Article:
Many of our clients and other interested parties deal with optimizations in various processes within their supply chain on a daily basis. In this respect, a wide range of products, suppliers and corresponding distribution channels is available to help potential customers find appropriate solutions for their requirements. Once the product has been finalized, the same demand arises in the environment of B2B business relationships as a result of today’s “Next Day Delivery” mentality:
Deliveries that are fast and, best of all, cost-effective!
Aggravating factors in the area of delivery speed and efficiency include the currently prevailing shortage of skilled personnel as well as the social - but also the political - demand for compliance with new sustainability targets. This blog post aims to discover for you how Körber, together with the best-in-class product SAP TM, enable the basis of transport optimization to compensate for a lack of personnel resources and, in addition, to supply your customers in a way that is as CO2-efficient as possible.
To allow a better understanding of the corresponding factors that optimize SAP TM, I would first like to present an example of a transportation planning process to highlight the optimization cases in a simplified way.
Transportation requirements can arise from three different needs:
- Outgoing delivery of customers’ orders
- Incoming deliveries arising from orders
- Stock transfers between storage locations
Every one of these transport processes often contains different product types, each in various quantities. These must be consolidated according to defined specifications and possibilities in order to determine a load carrier for the corresponding freight units. In SAP User Language, a freight unit corresponds to a grouping of goods that is the smallest unit needing to be transported.
After it becomes clear, in the physical packing process, which products need to be shipped on which load carrier, the specific tour takes place, i.e. a transport optimized by SAP TM in terms of sequence. For this purpose the freight units, already systematically consolidated, are manually distributed between transport capacities or among transport vehicles, e.g. trucks, and geographically coordinated with each other based on the vehicle approach stops on which the ultimate freight requirement or transport to be operationally executed is justified.
Because we already know, at this point in the transport movement that is to be carried out, which goods will be picked up where and on which load carrier, and subsequently delivered, selection of the best carrier or the company’s own truck fleet, and the corresponding scheduling, take place in the final planning step in order to deliver to customers at the right time.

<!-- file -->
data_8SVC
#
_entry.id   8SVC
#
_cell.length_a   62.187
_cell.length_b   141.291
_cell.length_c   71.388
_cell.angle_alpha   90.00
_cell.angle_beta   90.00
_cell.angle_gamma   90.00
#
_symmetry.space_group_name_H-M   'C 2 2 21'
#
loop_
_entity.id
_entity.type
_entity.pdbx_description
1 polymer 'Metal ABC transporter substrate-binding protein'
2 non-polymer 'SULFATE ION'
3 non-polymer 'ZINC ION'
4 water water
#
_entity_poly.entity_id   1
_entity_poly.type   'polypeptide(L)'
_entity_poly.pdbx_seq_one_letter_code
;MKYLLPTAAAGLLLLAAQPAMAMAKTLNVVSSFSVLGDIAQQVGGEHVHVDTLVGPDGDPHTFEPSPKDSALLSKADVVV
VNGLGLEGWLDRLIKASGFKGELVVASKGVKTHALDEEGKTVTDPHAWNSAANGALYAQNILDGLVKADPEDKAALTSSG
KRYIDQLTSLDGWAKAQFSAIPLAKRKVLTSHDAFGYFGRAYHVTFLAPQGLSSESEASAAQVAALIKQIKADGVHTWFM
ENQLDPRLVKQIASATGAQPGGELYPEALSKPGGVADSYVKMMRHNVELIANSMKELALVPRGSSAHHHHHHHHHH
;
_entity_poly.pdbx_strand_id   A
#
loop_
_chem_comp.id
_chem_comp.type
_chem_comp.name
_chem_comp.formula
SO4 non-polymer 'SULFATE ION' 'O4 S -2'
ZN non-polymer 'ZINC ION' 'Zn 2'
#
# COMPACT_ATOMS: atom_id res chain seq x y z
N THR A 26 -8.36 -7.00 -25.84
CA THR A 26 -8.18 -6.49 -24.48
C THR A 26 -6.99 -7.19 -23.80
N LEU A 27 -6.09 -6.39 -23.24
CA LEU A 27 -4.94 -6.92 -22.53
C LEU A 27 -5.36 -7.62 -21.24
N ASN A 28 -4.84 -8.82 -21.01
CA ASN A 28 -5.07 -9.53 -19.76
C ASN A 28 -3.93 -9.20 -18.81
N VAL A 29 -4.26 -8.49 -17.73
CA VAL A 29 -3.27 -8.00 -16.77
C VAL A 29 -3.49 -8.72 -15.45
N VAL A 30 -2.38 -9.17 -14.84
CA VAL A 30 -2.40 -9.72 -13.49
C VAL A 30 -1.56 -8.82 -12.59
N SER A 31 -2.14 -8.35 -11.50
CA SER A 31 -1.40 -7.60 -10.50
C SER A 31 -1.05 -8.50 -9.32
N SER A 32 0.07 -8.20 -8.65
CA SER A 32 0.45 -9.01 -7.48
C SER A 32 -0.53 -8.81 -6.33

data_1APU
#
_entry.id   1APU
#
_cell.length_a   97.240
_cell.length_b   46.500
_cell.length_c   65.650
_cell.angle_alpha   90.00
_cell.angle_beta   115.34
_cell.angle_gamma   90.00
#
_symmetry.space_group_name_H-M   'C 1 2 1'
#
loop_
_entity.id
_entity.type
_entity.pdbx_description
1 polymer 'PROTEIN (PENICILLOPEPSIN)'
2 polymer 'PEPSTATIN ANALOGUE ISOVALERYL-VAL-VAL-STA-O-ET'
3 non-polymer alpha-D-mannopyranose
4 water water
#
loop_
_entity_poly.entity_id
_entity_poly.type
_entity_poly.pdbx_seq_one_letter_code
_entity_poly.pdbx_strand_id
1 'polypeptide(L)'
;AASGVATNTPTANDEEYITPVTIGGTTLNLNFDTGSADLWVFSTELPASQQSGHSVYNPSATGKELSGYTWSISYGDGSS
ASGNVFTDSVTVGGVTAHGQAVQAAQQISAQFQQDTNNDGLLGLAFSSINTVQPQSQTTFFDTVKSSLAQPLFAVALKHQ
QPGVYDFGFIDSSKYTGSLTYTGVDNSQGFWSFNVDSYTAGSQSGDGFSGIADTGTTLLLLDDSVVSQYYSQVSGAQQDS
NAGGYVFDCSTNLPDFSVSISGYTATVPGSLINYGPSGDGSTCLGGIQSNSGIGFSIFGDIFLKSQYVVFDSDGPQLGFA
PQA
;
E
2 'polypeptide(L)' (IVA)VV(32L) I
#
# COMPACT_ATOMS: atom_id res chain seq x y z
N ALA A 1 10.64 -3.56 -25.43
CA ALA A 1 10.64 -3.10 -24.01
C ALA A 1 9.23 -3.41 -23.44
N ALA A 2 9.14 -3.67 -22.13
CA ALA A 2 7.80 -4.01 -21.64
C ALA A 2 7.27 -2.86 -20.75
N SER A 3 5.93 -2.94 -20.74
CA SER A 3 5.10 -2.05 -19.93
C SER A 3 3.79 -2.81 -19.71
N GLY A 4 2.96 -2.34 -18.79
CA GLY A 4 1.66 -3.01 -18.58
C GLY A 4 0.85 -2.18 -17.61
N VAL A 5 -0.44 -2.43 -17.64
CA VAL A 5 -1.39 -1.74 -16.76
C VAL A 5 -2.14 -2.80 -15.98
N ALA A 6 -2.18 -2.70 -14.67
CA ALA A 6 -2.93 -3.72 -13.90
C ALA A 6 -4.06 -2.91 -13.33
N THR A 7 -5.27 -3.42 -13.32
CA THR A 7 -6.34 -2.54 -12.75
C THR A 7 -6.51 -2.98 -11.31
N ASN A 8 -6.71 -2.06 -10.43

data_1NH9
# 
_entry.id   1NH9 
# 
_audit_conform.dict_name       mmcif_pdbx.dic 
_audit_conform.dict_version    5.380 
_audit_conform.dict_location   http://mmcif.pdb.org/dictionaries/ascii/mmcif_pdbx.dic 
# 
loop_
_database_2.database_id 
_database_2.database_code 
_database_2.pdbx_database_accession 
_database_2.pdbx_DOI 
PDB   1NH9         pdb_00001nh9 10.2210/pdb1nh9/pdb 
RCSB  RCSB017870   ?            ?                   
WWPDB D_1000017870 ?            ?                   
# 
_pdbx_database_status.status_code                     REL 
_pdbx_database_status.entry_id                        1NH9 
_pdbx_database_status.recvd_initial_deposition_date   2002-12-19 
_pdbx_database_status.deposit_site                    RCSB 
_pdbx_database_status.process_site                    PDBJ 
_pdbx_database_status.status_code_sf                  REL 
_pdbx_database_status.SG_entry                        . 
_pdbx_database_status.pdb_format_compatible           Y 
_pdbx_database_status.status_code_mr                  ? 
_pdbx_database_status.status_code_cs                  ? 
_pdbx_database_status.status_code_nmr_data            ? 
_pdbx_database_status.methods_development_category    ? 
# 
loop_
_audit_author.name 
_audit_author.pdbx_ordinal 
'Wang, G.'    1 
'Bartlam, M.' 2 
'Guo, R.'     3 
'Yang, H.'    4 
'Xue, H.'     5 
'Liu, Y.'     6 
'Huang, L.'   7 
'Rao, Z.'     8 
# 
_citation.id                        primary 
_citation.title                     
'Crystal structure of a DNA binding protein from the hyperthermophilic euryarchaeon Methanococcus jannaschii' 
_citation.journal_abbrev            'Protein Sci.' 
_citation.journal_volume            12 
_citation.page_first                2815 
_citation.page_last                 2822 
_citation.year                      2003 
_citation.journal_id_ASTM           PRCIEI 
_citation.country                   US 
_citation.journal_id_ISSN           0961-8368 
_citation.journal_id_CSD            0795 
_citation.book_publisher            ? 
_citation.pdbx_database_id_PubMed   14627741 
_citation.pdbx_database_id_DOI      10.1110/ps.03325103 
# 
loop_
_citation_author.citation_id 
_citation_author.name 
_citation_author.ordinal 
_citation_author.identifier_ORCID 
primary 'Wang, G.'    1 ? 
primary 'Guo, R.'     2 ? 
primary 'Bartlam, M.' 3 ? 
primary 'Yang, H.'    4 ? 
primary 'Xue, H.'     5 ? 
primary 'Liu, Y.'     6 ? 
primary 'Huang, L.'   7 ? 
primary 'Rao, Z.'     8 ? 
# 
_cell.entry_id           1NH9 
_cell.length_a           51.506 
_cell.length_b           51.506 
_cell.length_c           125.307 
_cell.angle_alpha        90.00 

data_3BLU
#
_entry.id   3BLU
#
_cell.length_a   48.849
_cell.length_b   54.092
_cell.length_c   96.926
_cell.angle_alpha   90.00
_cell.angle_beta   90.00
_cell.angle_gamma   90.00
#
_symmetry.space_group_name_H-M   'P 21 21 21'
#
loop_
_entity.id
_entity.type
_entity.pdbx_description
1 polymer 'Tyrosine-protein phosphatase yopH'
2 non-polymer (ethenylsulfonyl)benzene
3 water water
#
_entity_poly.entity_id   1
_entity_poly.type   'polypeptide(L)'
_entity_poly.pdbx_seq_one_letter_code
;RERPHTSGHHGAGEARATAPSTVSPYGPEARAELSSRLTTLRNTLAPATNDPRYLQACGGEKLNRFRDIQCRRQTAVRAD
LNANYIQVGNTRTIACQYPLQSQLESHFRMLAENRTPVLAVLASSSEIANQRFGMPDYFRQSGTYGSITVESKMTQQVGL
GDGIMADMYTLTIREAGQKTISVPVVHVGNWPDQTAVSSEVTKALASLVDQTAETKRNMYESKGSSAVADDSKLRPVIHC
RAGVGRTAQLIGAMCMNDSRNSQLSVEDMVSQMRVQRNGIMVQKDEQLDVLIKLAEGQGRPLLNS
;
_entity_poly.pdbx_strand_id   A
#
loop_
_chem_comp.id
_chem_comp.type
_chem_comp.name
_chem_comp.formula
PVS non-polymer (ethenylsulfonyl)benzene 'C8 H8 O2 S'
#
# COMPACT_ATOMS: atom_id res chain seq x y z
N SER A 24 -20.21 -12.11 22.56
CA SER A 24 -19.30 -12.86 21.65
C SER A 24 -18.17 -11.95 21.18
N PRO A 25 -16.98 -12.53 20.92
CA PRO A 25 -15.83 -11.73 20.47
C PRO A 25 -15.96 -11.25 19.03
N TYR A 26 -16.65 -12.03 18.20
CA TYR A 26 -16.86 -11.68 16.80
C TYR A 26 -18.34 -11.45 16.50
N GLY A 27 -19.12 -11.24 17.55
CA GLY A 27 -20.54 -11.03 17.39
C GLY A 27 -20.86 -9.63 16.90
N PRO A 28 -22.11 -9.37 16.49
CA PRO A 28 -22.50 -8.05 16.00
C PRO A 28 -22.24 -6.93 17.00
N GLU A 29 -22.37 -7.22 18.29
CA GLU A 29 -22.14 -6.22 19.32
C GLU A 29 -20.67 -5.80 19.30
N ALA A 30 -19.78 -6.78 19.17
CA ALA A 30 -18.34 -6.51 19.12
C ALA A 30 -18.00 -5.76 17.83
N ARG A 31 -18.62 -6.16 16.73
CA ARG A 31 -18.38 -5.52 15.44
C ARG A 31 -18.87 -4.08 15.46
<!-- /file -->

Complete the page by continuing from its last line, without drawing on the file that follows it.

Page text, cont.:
A modern transport planning process
These few lines describe a modern, partially-automated transport planning process based on the standard in SAP TM. This compact description is all that is needed, since all the process stages are supported by using established SAP optimization algorithms, and the automation of many activities can be undertaken by the transport management tool.
We have been able to gain experience in numerous projects, starting with the Package Builder and the Vehicle Scheduling and Routing Optimizer (VSR), and extending all the way to Vehicle Space Optimization (VSO) and selection of the best carrier. Here we are talking about references such as our long-term partners BSH & Rehau, together with an internationally active pharmaceutical group and an innovative coating systems manufacturer, among others.
The Package Builder is suitable for optimally grouping single packages within a freight unit. For example, among other things, the result shows how many Euro-pallets are required to ship 500 finished products. The approach that follows varies from one use case to another, and is subject to the requirements of your customers and/or to your target in the optimization. Whether vehicle capacity or the route, including time scheduling, should be in the foreground first, must be worked out together with you in the project.
Receiving goods as quickly a possible
Depending on the customer’s wishes and interests, the aim may be to receive the goods as quickly as possible, which, however, makes it unlikely that the transport vehicle’s capacity will be fully utilized due to quantities not being achieved. An added factor is that any effort to fully utilize cargo space and thus save resources and costs may result in longer delivery times due to a lack of orders. Depending on the desired outcome, both optimization scenarios can be combined together based on prioritization, the level of detail and the respective perfection.
It is not uncommon for our customers still to be carrying out their processes manually on a sheet of paper, which is why the transparency and efficiency currently required within transport logistics is lacking. One optimization case is never the same as another and must be individually tested and evaluated from one use case to the next.
Together with you, we will gladly meet your challenges, look at the processes you are already using and support you in the introduction of SAP TM to develop your supply chain towards the position you want to occupy tomorrow!